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10 Tips for Parents with a Kid in College

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  1. All Grown Up. Your role with your child will change, but your bond will not. You will still serve as the primary influence in your child’s life. Your relationship with your child as an adult will last for more years than when your child lived at home. The transition to this new relationship will take a while and may be challenging at times as your child establishes his or her independence. However, you will both benefit if you are able to provide appropriate challenges and support.
  2. Communication 101. You will be communicating less frequently, but keep the communication lines open. Use email or other social media as a resource as your student may be busy. Do not call every day.
  3. Keep them on Campus. Welcome your student home, but encourage him/her to stay on campus as much as possible. We work diligently the first six weeks to help students acclimate to campus, develop friendships, and get involved in campus activities.
  4. Avoid “managing.” Encourage your child to take ownership of his/her college experience. Rather than trying to solve her problems for him/her, guide him/her to make smart decisions and to talk to someone on campus who can help your child work through the problem. Resist calling to solve problems for your child.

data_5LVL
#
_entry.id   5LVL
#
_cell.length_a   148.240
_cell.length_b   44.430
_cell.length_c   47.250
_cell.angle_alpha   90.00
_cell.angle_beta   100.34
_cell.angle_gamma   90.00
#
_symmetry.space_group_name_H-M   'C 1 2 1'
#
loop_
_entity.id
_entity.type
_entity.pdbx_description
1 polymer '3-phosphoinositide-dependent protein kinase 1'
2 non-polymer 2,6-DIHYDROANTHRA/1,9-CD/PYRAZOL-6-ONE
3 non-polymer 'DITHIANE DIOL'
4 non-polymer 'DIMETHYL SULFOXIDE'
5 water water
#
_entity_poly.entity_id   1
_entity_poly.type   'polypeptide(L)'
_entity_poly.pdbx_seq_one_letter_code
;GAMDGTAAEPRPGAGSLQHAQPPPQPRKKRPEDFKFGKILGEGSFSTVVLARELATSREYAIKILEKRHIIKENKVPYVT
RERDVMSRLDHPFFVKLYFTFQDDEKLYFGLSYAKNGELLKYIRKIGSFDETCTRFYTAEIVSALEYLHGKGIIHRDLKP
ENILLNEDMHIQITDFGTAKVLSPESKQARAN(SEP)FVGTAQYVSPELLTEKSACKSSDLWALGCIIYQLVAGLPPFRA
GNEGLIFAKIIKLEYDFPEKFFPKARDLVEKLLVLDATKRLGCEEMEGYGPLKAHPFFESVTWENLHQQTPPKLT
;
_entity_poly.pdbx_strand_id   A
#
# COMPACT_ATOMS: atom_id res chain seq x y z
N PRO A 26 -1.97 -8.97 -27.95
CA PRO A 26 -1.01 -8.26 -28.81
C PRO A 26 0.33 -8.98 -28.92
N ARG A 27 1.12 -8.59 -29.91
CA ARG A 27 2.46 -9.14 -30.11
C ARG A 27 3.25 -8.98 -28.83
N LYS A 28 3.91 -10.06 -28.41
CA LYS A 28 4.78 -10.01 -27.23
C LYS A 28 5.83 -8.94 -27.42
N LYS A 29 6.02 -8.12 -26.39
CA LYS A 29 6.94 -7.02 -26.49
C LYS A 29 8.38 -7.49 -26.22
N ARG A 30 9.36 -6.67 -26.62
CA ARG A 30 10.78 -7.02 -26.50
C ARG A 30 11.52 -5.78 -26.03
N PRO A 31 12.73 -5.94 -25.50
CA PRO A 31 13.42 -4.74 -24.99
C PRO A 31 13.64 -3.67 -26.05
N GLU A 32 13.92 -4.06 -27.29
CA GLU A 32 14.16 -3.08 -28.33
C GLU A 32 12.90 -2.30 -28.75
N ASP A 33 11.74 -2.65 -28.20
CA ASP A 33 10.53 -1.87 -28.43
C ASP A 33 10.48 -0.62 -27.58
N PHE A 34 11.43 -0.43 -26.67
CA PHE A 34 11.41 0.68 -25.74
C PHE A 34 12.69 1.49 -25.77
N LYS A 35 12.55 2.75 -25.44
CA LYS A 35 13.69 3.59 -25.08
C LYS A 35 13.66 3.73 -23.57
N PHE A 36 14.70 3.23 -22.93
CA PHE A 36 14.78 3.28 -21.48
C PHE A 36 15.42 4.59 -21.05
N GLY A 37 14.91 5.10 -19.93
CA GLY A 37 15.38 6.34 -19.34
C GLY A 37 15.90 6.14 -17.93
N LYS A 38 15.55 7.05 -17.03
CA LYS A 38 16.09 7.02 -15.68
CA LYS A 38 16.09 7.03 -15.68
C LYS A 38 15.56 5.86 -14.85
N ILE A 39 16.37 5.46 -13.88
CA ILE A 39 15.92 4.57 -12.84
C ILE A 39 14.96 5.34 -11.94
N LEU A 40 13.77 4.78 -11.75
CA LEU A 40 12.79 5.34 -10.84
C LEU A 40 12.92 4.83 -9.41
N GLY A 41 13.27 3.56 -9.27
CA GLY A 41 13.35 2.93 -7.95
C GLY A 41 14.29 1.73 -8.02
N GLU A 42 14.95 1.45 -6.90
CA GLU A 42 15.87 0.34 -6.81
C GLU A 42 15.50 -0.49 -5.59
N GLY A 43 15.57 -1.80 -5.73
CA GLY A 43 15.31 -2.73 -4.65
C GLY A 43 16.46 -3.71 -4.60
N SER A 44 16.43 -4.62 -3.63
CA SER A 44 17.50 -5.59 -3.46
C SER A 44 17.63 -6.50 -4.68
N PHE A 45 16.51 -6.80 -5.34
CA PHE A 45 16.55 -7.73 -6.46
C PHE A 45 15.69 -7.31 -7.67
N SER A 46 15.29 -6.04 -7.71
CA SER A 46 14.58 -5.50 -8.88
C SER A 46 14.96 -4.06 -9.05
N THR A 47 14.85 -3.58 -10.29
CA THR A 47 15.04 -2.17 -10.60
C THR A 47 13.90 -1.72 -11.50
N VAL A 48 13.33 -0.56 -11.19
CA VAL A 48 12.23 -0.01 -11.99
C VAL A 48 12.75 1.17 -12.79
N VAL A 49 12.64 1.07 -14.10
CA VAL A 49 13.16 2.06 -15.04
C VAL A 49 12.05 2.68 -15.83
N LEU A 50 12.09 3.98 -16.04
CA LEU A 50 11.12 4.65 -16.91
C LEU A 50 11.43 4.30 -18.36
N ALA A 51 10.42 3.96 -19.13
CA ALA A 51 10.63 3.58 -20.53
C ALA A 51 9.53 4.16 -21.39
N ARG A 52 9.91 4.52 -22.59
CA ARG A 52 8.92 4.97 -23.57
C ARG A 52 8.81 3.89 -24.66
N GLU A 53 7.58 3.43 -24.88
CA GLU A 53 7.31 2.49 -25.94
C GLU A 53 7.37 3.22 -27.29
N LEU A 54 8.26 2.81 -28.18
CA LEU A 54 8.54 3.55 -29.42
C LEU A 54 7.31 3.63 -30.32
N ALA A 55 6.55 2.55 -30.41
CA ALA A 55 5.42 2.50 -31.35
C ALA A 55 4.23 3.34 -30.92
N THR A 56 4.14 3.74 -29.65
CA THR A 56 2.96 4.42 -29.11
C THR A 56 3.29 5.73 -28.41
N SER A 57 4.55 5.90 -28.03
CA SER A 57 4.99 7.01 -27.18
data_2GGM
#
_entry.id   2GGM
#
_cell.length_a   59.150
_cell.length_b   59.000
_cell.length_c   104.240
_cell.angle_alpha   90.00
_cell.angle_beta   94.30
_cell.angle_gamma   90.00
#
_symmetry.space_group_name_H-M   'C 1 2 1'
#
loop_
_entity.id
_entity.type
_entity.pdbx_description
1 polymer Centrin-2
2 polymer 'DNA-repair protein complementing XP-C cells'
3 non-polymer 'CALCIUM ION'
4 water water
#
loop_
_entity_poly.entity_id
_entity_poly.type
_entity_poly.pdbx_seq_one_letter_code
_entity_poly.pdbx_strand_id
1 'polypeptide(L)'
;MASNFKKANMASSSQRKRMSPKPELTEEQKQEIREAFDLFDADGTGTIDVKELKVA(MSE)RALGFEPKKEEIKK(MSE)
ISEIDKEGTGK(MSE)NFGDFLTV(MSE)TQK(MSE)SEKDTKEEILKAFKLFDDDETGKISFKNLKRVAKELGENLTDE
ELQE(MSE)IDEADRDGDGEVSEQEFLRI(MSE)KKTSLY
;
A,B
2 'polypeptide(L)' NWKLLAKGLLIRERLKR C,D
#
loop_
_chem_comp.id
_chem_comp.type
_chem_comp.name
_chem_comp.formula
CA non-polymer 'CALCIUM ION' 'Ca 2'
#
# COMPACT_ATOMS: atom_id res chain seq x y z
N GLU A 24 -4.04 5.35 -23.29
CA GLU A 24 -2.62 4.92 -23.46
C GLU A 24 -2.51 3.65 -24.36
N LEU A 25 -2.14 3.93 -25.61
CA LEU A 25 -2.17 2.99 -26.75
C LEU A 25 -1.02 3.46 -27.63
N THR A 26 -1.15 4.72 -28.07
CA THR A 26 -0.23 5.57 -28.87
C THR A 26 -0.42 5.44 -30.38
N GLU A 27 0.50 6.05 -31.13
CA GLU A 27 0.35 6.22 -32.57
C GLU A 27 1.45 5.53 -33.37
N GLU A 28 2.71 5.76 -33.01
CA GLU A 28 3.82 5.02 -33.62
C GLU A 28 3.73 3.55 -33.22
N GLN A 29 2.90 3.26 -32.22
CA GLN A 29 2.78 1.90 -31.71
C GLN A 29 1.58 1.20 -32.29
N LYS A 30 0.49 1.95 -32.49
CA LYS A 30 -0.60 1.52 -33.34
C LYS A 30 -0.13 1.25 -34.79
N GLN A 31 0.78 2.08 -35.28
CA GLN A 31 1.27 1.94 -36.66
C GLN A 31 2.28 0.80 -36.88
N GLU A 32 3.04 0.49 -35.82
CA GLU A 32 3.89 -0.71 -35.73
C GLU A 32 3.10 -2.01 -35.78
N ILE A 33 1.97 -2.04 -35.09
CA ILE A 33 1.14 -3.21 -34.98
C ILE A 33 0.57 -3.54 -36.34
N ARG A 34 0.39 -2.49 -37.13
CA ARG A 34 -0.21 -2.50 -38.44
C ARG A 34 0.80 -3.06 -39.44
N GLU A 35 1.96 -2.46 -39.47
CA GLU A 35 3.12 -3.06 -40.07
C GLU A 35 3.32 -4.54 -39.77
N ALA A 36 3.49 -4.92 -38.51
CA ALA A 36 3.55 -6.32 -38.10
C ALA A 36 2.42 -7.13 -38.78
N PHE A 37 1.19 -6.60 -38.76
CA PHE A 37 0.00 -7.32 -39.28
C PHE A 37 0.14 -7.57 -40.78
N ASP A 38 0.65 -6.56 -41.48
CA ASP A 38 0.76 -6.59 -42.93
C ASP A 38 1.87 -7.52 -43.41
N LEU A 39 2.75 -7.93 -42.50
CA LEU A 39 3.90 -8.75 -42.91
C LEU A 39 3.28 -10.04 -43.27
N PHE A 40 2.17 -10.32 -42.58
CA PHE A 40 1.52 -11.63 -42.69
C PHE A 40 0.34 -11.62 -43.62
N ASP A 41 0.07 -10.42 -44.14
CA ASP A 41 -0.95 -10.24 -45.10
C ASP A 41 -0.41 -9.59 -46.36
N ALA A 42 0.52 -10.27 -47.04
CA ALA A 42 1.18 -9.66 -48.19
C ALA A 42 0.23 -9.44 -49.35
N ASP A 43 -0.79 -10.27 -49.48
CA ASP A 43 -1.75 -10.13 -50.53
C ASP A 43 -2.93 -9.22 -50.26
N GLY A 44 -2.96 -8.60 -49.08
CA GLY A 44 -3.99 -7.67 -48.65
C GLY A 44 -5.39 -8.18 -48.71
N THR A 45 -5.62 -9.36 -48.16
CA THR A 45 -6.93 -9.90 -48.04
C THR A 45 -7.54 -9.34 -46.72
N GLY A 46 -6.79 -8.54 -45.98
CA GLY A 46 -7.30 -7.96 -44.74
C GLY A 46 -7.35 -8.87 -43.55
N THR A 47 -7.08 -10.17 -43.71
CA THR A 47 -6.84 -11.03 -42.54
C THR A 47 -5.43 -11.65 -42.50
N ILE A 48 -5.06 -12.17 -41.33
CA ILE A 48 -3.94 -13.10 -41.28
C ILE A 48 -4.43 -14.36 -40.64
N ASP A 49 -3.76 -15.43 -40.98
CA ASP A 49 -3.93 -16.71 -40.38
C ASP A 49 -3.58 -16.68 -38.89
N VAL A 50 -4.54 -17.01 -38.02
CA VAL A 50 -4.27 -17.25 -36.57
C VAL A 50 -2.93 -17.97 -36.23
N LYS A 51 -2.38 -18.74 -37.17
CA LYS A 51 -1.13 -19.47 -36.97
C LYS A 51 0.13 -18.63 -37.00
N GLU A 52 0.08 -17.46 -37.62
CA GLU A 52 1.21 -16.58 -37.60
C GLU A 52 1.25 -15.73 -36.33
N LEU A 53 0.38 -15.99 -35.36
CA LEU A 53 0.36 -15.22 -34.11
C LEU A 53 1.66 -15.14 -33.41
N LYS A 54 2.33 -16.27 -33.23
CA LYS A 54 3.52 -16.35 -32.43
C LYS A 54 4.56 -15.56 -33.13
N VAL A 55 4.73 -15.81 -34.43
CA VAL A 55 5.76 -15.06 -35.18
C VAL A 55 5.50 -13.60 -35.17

5. FERPA. When your child becomes a college student, he assumes the rights over educational information, even if you pay the bill. Your child will need to sign a FERPA (Family Education Rights and Privacy Act) form in the Registrar’s Office or online to allow you to have access to their educational records.
  6. Applaud Academics. Encourage your student to keep in good academic standing and be understanding if he/she struggles in a class or two.
  7. Have a Discussion. Make sure you and your student take time to discuss the Community Life Covenant and Student Handbook.
  8. Make Connections. Encourage your child to know his RA, RD, ARD, and academic advisor.
  9. Celebrate! Try not to focus on departure or being away from your child. Instead, celebrate him or her college acceptance and be excited for him or her to enter this new phase of life.
  10. Keep them Updated. Talk to your child about what is happening at home. Nothing can be more shocking to a student than coming home to a place that doesn’t “feel” like home because of change. Keep him/her updated once in a while so your child still feels like part of the family even while away at college.
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